something they felt the Klinghoffer Choruses would not provide."
John Adams disagreed. The Boston Symphony Orchestra presumes that
their "audiences only want comfort and familiarity during these difficult
times! According to Adams, the BSO "sets a precedent that there is poetry
and music that should not be performed at a given
moment because of its content"!
Adams refused to cooperate with any attempt at a substitute. Adams
said: "I feel that going along with it would be tacitly to agree to their
reasons for this cancellation."
John Oliver, director of the Tanglewood Festival Chorus, said that he
"was personally unaware of any opposition from his singers."
Anthony Tommasini, writing for the NEW YORK TIMES, wrote: "But how
patronizing for the orchestra's directors to presume what audiences will or
will not find offensive. Art can also incense and challenge us, make us
squirm, make us think."
The librettist Alice Goodman, reached in England, opposed the BSO's
position. According to the BOSTON GLOBE, she said: "I don't think there is
anything harsh or insensitive in those choruses, anything that isn't true.
The time for escapism is past; I feel strongly the worst thing we can be
offered now is some placebo. I don't hear the BSO saying that what we have
done is false. What they are saying is that it is too hard for us to hear,
and instead we need something gentle. If they were saying this is an evil
and degenerate work and what it says is a lie, then there would be an
argument for not putting it on. To perform the choruses now would say
something about the kind of society we are, what we are capable of saying,
and what we are capable of hearing"!
This year there had been a production of "The Death of Klinghoffer" in
Finland, and - even after September 11 - there was a concert performance in
Amsterdam. The choruses have been performed in Italy, Australia, the
Netherlands, and England; in America, they have been performed by the
Cleveland Orchestra and the St. Paul Chamber Orchestra in Minnesota.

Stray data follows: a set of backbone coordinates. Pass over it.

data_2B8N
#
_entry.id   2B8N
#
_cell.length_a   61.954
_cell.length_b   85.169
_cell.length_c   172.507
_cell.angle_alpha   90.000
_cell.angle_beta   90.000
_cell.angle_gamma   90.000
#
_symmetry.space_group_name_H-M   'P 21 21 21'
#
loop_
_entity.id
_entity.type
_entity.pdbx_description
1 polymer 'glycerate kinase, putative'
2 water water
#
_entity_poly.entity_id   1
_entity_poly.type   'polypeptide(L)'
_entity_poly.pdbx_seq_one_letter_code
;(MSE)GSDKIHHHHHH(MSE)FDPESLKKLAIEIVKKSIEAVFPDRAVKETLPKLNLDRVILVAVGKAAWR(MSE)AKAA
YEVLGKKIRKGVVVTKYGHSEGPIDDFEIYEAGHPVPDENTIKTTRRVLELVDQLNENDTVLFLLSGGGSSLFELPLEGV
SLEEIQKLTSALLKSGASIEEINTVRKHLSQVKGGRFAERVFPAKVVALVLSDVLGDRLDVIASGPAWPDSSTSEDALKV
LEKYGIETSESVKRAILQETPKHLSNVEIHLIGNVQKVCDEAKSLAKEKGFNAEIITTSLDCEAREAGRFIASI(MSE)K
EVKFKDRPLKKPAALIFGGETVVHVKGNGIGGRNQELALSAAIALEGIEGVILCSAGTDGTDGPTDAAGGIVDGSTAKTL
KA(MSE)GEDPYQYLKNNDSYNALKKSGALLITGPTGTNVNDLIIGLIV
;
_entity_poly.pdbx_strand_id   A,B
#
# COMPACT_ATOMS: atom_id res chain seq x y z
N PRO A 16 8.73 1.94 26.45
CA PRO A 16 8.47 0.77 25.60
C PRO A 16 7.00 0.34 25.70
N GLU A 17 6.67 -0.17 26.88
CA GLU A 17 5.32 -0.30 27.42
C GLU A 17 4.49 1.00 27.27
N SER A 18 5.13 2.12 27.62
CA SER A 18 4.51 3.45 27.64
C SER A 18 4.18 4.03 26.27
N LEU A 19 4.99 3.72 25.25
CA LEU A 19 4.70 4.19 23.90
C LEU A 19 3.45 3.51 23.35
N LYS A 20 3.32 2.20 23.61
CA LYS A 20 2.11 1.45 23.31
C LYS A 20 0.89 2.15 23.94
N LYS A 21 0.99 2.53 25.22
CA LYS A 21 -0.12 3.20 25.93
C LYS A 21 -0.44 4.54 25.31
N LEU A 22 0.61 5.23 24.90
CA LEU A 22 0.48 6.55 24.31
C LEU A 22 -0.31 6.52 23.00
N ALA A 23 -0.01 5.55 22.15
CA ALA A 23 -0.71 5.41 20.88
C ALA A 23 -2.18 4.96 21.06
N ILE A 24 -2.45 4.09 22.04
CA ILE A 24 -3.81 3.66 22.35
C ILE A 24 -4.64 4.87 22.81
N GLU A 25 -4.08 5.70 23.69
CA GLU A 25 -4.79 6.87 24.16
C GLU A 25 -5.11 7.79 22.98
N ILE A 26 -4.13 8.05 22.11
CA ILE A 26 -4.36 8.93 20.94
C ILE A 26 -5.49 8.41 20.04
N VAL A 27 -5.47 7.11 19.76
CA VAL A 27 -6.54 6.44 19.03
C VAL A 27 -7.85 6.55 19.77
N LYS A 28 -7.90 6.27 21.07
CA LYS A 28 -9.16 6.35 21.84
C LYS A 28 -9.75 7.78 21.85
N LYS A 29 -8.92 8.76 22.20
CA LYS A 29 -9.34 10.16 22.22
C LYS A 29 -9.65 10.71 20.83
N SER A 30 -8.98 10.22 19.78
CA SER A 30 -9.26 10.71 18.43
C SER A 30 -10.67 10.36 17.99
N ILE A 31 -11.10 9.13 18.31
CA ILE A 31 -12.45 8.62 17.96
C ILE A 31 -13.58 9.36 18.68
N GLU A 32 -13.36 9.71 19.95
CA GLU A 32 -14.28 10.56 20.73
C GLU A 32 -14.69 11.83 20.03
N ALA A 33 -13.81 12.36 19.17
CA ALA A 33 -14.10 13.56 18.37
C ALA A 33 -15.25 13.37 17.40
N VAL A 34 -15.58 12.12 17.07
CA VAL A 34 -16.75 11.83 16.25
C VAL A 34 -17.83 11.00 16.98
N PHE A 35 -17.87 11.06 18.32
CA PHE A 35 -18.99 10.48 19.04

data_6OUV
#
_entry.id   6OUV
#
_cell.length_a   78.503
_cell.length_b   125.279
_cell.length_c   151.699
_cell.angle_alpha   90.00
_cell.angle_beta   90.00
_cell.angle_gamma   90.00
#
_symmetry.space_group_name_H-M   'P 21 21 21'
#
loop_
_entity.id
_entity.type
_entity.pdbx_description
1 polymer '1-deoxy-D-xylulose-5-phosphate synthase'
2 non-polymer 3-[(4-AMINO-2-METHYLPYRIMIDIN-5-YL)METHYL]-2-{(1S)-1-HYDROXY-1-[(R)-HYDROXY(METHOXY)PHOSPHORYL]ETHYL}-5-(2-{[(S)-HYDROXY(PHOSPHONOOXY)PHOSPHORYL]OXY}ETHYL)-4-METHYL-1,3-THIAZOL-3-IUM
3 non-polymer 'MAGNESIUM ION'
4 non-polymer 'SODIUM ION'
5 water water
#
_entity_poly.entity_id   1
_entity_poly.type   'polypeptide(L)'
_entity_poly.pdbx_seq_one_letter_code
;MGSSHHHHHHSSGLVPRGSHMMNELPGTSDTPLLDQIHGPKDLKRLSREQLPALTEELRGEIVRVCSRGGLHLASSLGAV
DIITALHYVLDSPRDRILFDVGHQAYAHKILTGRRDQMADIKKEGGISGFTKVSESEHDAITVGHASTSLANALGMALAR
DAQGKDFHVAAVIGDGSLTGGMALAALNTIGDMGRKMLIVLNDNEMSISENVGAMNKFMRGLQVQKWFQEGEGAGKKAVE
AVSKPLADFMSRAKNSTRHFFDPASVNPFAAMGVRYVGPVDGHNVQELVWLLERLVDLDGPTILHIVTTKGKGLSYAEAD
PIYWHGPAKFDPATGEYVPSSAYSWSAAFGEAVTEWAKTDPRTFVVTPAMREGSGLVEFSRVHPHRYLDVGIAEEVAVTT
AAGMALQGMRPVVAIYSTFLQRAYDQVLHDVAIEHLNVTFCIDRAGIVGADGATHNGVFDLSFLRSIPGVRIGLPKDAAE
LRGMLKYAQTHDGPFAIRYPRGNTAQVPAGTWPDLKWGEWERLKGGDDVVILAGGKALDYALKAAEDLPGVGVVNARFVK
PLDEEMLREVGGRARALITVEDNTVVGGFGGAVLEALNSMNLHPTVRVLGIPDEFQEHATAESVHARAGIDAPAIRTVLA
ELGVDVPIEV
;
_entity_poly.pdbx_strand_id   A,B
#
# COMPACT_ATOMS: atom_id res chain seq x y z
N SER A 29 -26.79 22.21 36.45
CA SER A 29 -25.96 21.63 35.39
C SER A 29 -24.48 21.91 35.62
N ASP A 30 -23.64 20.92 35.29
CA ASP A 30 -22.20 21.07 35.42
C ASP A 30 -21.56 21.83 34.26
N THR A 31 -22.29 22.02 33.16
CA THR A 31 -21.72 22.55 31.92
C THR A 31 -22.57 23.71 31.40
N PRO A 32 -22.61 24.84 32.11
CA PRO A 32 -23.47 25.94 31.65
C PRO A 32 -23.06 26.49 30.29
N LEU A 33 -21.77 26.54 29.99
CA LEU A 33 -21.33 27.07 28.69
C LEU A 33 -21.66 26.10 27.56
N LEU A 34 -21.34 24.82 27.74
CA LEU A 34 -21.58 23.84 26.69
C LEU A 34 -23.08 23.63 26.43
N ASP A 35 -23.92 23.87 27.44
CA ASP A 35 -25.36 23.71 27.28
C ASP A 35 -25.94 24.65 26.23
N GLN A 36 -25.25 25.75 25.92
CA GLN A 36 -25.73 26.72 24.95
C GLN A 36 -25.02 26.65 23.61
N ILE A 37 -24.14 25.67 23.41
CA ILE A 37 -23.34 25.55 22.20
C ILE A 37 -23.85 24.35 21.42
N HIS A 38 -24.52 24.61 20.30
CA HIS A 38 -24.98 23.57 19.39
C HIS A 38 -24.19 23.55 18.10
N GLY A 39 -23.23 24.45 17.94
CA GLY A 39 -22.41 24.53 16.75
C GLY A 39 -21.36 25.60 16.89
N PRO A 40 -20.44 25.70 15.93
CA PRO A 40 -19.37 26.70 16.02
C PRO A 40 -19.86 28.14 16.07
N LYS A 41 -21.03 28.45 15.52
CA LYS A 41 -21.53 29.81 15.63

"The Death of Klinghoffer" has elicited a storm of
protest from rightwing militants, and even death threats. No fewer than
six opera houses agreed to mount the initial production by Peter
Sellars. But, after the premiere in Brussels, the Glyndebourne Festival
backed out, as did the Los Angeles Opera, where the sets were destroyed
under mysterious circumstances.
No one who looks at the Middle East with the slightest objectivity
would blame the opera for partiality. For such a stand, one has to be a
fanatic oneself! The message of "The Death of Klinghoffer" is undoubtedly
constructive: Jews and Muslims, Israelis and Palestinians [and Americans]
are on board the same ship,
and they must struggle to find a way to live together!
Against the suppression of the arts,
323 Fourth Street
55720 - 2051
We, the undersigned, writers and musicians and artists, endorse and
support the Call by Séamas Cain for a boycott of the Boston Symphony
Orchestra, a boycott of its season ticket-sales and individual
ticket-sales, a boycott of its CDs, tapes, or other commodities sold by or
for it. We will not tolerate acts of aggression against creative artists!
Protests against the management of the Boston Symphony Orchestra may
be directed to <webinfo@...
> and/or <pkramer@...
>. Phone protests
may be directed to 617.638.9270 and 617.638.9377 and 617.638.9375.
[Devil's Lake, North Dakota]